A:

When placing a market order for a security through a broker, there will be a commission accompanying the service. The fee charged can vary depending on whether the order is filled, canceled, modified or it expires.

In most situations, when an investor places a market order that goes unfilled, that investor will not be charged a fee. This is because the investor receives no benefit from the service. However, if the order is canceled or modified, the investor may find additional charges are added to the order.

For example, many of the major exchanges will charge members for orders that are canceled or modified. A member canceling an order placed on the Chicago Board Options Exchange will face a cancellation fee of $1.20 per order. The broker will often pass this cost on to clients. Limit orders that go partially filled will incur a fee, sometimes on a prorated basis.

The main thing to remember with brokerage fees is that each firm has a unique fee schedule. One brokerage may not charge a client for unfilled orders, while another may charge when an order is placed. Before placing an order, investors should know the details behind their brokers' specific fees.

For more information regarding commissions, read Paying Your Investment Advisor - Fees Or Commissions?

RELATED FAQS
  1. What kinds of fees are involved in futures trading?

    Learn what the various costs are that are charged by brokerage firms and trading exchanges to individual futures trading ... Read Answer >>
  2. Why do limit orders cost more than market orders?

    Learn the difference between a market order and a limit order, and why a trader placing a limit order pays higher fees than ... Read Answer >>
  3. How do I place a limit order online?

    Learn how a limit order is placed, the types of stocks it is most useful for and the specifications placed with it to suit ... Read Answer >>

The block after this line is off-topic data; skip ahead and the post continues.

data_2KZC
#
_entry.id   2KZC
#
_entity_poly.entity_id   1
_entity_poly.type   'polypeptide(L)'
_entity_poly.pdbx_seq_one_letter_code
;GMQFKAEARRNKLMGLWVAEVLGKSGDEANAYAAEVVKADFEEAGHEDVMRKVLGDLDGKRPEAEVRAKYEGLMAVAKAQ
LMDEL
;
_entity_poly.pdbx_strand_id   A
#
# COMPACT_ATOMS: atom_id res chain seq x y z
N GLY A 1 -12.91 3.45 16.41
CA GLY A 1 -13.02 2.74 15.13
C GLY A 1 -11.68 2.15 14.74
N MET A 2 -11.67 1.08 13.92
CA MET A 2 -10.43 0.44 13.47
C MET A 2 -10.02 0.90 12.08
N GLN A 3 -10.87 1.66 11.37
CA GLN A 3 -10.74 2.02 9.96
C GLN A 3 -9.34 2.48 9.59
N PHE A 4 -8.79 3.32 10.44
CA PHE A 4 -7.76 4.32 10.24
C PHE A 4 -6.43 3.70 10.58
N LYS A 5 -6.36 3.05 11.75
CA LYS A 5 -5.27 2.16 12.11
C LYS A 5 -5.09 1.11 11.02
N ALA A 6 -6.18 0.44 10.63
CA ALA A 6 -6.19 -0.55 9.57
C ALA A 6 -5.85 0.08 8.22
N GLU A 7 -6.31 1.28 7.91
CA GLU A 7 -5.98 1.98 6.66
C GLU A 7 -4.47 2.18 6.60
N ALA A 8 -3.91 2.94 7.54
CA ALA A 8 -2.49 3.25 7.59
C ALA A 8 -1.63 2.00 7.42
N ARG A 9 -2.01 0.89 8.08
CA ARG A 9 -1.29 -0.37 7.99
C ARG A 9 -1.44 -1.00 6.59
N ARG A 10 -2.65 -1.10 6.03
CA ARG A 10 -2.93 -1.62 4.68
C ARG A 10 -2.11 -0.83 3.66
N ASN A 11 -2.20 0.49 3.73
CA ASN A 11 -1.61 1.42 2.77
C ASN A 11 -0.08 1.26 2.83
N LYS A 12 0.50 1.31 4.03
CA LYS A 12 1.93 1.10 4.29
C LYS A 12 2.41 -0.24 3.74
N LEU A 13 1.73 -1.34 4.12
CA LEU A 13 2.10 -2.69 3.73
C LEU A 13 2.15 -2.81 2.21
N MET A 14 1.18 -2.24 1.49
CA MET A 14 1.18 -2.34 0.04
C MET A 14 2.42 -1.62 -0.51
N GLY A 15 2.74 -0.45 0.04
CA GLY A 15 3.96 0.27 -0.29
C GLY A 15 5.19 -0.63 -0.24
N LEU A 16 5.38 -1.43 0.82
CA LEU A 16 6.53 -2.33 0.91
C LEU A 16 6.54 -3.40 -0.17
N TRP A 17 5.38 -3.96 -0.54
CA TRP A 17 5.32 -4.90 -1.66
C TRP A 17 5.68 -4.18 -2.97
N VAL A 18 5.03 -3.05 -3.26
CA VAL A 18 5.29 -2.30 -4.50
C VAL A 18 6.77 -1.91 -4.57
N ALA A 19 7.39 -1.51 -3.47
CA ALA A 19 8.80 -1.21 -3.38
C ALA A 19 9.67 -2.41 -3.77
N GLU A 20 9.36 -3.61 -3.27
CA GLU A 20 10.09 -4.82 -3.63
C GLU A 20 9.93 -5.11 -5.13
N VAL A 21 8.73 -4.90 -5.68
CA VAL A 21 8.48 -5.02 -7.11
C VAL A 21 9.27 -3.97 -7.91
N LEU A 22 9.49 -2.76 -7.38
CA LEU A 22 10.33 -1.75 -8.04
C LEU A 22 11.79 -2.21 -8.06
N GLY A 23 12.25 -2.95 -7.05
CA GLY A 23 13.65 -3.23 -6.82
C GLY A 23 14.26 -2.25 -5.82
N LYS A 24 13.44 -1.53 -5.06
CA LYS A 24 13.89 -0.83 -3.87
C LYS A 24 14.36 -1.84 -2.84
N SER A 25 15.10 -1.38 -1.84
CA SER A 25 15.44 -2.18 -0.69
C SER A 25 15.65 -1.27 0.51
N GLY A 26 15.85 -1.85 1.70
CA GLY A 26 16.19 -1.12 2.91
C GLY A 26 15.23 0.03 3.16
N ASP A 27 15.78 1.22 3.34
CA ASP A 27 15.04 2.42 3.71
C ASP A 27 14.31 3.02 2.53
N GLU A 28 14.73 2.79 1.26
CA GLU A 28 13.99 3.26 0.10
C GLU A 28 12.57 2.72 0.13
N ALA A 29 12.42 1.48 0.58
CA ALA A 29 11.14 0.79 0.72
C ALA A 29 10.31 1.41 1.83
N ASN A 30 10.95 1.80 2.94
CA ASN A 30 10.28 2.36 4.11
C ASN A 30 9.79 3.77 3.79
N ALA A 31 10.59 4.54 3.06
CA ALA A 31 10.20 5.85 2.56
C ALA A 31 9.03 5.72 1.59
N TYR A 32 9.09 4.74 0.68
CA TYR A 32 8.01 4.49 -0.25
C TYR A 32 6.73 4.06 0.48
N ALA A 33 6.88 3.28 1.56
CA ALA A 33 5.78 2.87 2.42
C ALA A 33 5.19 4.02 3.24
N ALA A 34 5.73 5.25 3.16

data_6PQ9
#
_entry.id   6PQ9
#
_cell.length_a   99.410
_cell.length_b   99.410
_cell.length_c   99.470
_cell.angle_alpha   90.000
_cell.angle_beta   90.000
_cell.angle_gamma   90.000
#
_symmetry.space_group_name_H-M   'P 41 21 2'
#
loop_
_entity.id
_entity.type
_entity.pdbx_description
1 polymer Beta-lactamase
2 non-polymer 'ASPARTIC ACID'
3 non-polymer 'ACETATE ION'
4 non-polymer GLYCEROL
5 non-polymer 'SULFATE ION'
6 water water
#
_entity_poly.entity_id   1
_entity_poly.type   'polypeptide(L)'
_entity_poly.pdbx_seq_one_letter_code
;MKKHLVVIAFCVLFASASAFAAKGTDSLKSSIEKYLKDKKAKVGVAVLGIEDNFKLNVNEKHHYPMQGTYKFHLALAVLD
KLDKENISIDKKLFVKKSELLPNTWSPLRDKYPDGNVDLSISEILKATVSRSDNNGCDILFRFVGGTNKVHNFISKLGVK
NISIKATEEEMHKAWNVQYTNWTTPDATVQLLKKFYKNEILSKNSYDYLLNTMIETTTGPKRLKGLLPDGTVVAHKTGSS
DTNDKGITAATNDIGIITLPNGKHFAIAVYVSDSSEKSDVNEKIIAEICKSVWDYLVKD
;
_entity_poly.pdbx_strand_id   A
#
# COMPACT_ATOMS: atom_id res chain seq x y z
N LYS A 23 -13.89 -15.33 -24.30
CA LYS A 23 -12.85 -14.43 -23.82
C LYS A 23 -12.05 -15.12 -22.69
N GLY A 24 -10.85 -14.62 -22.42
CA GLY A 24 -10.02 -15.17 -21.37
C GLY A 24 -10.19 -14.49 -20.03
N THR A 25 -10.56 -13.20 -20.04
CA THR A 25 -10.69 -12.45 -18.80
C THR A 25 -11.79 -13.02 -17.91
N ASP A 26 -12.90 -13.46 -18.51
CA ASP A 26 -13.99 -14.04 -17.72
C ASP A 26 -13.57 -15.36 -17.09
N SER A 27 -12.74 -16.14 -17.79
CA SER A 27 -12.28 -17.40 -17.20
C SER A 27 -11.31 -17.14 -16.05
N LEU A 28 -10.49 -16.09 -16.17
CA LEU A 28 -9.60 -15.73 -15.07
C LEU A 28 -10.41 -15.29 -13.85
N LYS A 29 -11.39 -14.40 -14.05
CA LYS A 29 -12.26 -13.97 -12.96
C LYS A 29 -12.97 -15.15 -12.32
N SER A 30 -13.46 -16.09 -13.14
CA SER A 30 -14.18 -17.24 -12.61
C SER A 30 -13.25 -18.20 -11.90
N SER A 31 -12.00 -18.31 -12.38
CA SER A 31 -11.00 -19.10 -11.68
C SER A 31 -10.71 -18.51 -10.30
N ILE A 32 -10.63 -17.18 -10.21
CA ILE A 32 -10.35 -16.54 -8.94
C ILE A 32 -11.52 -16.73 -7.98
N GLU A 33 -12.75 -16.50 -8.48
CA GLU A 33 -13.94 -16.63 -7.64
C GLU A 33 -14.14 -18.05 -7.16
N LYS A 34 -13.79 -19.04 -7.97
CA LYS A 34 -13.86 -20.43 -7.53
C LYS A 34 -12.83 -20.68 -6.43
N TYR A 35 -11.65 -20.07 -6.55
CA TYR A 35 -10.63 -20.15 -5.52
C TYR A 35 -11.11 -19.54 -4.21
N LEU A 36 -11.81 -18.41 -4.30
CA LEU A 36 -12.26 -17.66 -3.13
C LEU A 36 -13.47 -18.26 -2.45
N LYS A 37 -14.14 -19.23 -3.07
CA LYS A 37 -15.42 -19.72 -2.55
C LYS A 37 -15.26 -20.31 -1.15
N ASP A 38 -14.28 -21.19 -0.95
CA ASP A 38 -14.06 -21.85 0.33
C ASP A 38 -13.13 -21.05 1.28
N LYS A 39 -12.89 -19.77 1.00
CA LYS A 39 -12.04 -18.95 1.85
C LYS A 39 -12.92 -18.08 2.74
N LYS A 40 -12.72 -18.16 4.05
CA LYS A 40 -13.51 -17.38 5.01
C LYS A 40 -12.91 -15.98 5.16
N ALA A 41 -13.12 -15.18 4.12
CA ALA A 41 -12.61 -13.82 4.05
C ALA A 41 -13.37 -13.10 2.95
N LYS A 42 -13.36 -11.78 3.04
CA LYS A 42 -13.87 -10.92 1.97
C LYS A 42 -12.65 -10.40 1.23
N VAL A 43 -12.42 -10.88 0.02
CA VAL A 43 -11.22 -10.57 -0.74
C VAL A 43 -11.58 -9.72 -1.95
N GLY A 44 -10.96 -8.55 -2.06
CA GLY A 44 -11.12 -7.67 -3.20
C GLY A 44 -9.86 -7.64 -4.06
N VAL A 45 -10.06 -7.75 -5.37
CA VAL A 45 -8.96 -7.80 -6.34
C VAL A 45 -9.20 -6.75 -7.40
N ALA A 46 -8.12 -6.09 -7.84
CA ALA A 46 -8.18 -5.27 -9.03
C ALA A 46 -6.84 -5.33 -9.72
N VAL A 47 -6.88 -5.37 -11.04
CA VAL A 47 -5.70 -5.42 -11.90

4. How can I use a buy limit order to buy a stock?

    Learn how a buy limit order is used by an investor who wants to buy a stock at a certain price, and understand how limit ... Read Answer >>
Related Articles
  1. Investing

    Explaining Market Orders

    A market order is the most common order used to purchase a financial security.
  2. Trading

    Understanding Order Execution

    Find out the various ways in which a broker can fill an order, which can affect costs.
  3. Financial Advisor

    Understanding Brokerage Fees

    Agents charge brokerage fees for facilitating transactions between buyers and sellers.
  4. Trading

    The Basics Of Trading A Stock

    Taking control of your portfolio means knowing what orders to use when buying or selling stocks.
  5. Trading

    NYIF Instructor Series: "Fill or Kill" Order

    In this short instructional video Anton Theunissen explains what the "fill or kill" order is.
  6. Investing

    Making The Trade: Understand Order Types

    Buying and selling stock can be a lot like buying or selling a car. Traders should use and understand tools such as market orders, limit orders, day orders, and good-'til-canceled orders to ensure ...
  7. Retirement

    How a 1% Annual Fee Can Ruin Your Nest Egg

    What kind of impact does an annual 1% fee have on your portfolio? The answer may surprise you.
  8. Managing Wealth

    The Most Expensive Brokerage Accounts For Traders

    A peek into the brokers whose brokerage charges are higher than average in the stock market world.
RELATED TERMS
  1. Cancel Former Order - CFO

    An order from an investor to a broker, to cancel a previously ...
  2. Immediate Or Cancel Order - IOC

    An order to buy or sell a security that if not immediately filled, ...
  3. Good This Month - GTM

    A limit order to buy or sell a security that remains in effect ...
  4. Day Order

    An order to buy or sell a security that automatically expires ...
  5. Canceled Order

    1. A previously submitted order to purchase or sell a security ...
  6. Brokerage Fee

    A fee charged by an agent, or agent's company to facilitate transactions ...
Hot Definitions
  1. Co-pay

    A type of insurance policy where the insured pays a specified amount of out-of-pocket expenses for health-care services such ...
  2. Protectionism

    Government actions and policies that restrict or restrain international trade, often done with the intent of protecting local ...
  3. Fiduciary

    A fiduciary is a person who acts on behalf of another person, or persons to manage assets.
  4. Demonetization

    Demonetization is the act of stripping a currency unit of its status as legal tender and is necessary whenever there is a ...
  5. Investment

    An asset or item that is purchased with the hope that it will generate income or appreciate in the future. In an economic ...
  6. Redlining

    The unethical practice whereby financial institutions make it extremely difficult or impossible for residents of poor inner-city ...
Trading Center